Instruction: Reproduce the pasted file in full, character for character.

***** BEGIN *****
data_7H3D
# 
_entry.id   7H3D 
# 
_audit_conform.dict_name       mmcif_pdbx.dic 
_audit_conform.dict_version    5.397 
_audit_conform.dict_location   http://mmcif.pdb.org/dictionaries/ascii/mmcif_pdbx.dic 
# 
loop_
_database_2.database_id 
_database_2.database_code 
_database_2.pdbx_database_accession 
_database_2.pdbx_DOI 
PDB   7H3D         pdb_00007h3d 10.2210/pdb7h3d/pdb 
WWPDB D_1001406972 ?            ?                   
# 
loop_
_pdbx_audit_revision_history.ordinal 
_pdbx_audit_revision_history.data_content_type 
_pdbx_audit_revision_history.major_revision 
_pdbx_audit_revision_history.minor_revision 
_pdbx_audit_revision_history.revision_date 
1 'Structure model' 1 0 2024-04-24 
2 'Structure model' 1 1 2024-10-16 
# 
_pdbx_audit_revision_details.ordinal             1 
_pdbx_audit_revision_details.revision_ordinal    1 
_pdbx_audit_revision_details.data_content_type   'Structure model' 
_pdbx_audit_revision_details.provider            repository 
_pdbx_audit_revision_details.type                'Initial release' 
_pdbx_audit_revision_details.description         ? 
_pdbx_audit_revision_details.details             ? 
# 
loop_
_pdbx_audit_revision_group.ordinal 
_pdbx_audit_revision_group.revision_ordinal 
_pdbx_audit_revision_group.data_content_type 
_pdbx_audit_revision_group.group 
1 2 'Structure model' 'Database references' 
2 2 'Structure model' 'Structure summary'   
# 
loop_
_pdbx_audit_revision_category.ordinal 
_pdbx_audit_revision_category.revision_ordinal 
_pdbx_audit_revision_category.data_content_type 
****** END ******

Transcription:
data_7H3D
# 
_entry.id   7H3D 
# 
_audit_conform.dict_name       mmcif_pdbx.dic 
_audit_conform.dict_version    5.397 
_audit_conform.dict_location   http://mmcif.pdb.org/dictionaries/ascii/mmcif_pdbx.dic 
# 
loop_
_database_2.database_id 
_database_2.database_code 
_database_2.pdbx_database_accession 
_database_2.pdbx_DOI 
PDB   7H3D         pdb_00007h3d 10.2210/pdb7h3d/pdb 
WWPDB D_1001406972 ?            ?                   
# 
loop_
_pdbx_audit_revision_history.ordinal 
_pdbx_audit_revision_history.data_content_type 
_pdbx_audit_revision_history.major_revision 
_pdbx_audit_revision_history.minor_revision 
_pdbx_audit_revision_history.revision_date 
1 'Structure model' 1 0 2024-04-24 
2 'Structure model' 1 1 2024-10-16 
# 
_pdbx_audit_revision_details.ordinal             1 
_pdbx_audit_revision_details.revision_ordinal    1 
_pdbx_audit_revision_details.data_content_type   'Structure model' 
_pdbx_audit_revision_details.provider            repository 
_pdbx_audit_revision_details.type                'Initial release' 
_pdbx_audit_revision_details.description         ? 
_pdbx_audit_revision_details.details             ? 
# 
loop_
_pdbx_audit_revision_group.ordinal 
_pdbx_audit_revision_group.revision_ordinal 
_pdbx_audit_revision_group.data_content_type 
_pdbx_audit_revision_group.group 
1 2 'Structure model' 'Database references' 
2 2 'Structure model' 'Structure summary'   
# 
loop_
_pdbx_audit_revision_category.ordinal 
_pdbx_audit_revision_category.revision_ordinal 
_pdbx_audit_revision_category.data_content_type 